In its simplest form, a high tunnel is clear plastic covering a frame high enough to walk inside, heated by solar radiation, and cooled by passive ventilation (Wells and Loy, 1993). Construction designs, materials, and other features vary. Producers use high tunnels to modify crop environment. The primary function is to elevate temperatures to allow earlier planting in the spring, earlier ripening, and extend fall harvests (Kadir et al., 2006; Lamont, 2005). Other benefits include wind and rain protection, reduction of some diseases and insects compared with the open field, and typically enhanced crop quality and yield (Lamont, 2005; Wells and Loy, 1993).
The number of vegetable, fruit, and flower growers using high tunnels in the central Great Plains has increased steadily in the past decade (Knewtson et al., 2010). These growers have expressed favorable high tunnel experiences, and there is continued interest in expanding production and improving high tunnel management (Knewtson et al., 2010). Variety and fertility trials in high tunnels in Kansas, Missouri, and Nebraska began in 2002 (Jett, 2004; Kadir et al., 2006; Zhao et al., 2007). However, the effect that cropping under high tunnels has on soil quality is unknown. High tunnel crops and soils are often more intensively managed than field crops, and the growing season is longer. Intensified production may increase soil nutrient removal, tillage, and traffic. There is concern that this combined with covering soil year round will result in a build up of insect pests, soil pathogens, and excess nutrient salt levels (Coleman, 1999). Strategies for soil revitalization have included soil sterilization, soil removal and replacement, removal of the plastic covering for part of the year, pesticide applications, and flushing irrigations (Coleman, 1999). Methods and frequency for physically moving high tunnels were discussed by Coleman (1999). Some growers have expressed concern that soil tilth seems to decline under high tunnels over time (Carey, unpublished data). However, a decline of soil quality has not been confirmed by research.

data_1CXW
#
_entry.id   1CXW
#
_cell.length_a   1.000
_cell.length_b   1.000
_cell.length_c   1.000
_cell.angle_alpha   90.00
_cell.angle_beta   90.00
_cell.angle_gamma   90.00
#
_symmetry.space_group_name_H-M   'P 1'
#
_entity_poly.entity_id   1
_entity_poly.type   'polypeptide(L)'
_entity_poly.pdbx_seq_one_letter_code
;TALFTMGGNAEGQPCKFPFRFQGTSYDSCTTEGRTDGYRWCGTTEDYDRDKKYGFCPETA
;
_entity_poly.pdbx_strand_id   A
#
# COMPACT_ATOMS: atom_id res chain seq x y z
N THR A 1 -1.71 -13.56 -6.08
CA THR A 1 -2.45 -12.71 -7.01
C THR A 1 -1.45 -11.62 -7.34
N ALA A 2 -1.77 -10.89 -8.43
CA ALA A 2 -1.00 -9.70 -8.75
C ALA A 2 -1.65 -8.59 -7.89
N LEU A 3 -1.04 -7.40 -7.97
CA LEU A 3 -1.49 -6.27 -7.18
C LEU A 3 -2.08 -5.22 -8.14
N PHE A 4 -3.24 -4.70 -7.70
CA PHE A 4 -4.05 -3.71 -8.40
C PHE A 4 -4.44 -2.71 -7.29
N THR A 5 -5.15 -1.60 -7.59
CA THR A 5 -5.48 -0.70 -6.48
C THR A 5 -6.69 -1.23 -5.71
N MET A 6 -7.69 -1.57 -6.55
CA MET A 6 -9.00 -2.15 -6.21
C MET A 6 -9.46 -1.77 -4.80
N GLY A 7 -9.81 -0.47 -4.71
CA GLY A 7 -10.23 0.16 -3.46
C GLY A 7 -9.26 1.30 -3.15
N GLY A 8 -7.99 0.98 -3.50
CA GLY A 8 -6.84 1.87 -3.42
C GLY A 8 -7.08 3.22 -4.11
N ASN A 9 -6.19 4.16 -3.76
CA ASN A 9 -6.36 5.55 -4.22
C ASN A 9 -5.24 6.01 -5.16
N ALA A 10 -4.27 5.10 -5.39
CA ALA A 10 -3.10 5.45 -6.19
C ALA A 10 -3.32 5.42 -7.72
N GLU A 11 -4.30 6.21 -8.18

One strategy to determine if high tunnels alter soil quality is to make paired comparisons of soils from individual high tunnels and adjacent fields. Comparison using high tunnels of varying age would allow evaluation of possible relationships between soil quality and the length of time that the soil was covered. Soil quality comparisons require appropriate indicators to quantify quality. Indicators may include measures of crop productivity or of chemical, physical, or biological soil qualities (Lal, 1994). The use of crop production indicators requires years of data (Dumanski and Pieri, 2000) and so is not useful as a survey tool.
Chemical indicators of soil quality include measurement of salinity. A combination of excessive fertilizer applications, irrigation, and poor drainage can induce salinity (Brady and Weil, 1999), so in some high tunnels, it may be advisable to monitor salinity. Nutrient analysis would not be useful in this study because of potential fertilizer application differences between a high tunnel and the field.
Soil organic matter (SOM) is a commonly used biological indicator of soil quality. Organic matter influences soil structure, nutrient storage, water-holding capacity, biological activity, tilth, water and air infiltration, erosion, and even efficacy of chemical amendments made to soil (Dumanski and Pieri, 2000). Particulate organic matter (POM) is labile organic matter of size fraction 53 μm to 2 mm, and it has the advantage as an indicator of soil quality of faster response to environmental change than SOM (Elliott et al., 1994; Wander, 2004). Changes in POM can be used to predict trends in SOM. Gregorich and Janzen (1996) cited four studies that showed greater resolution and sensitivity in measurements of POM change compared with SOM change. POM has been correlated to microbial biomass (Wander and Bidart, 2000), carbon and nitrogen mineralization (Bremer et al., 1994; Janzen et al., 1992), and soil aggregate formation and stability (Waters and Oades, 1991), demonstrating that increased POM indicates improved soil quality. Evaluation of the portion of the soil carbon in the POM size fraction can be used for comparison of locations or for comparison of changes over time.
The overall objective of the current study was to evaluate soil quality in high tunnels in the central Great Plains. Soil quality was assessed by grower perception and measures of the soil quality indicators of salinity and POM. To assess grower perception, we conducted a survey of producers and asked them about their soil conditions and management practices. We complemented the written questionnaire by sampling soil and comparing quality attributes of soils from established high tunnels and adjacent fields at the farms of survey respondents in four states.
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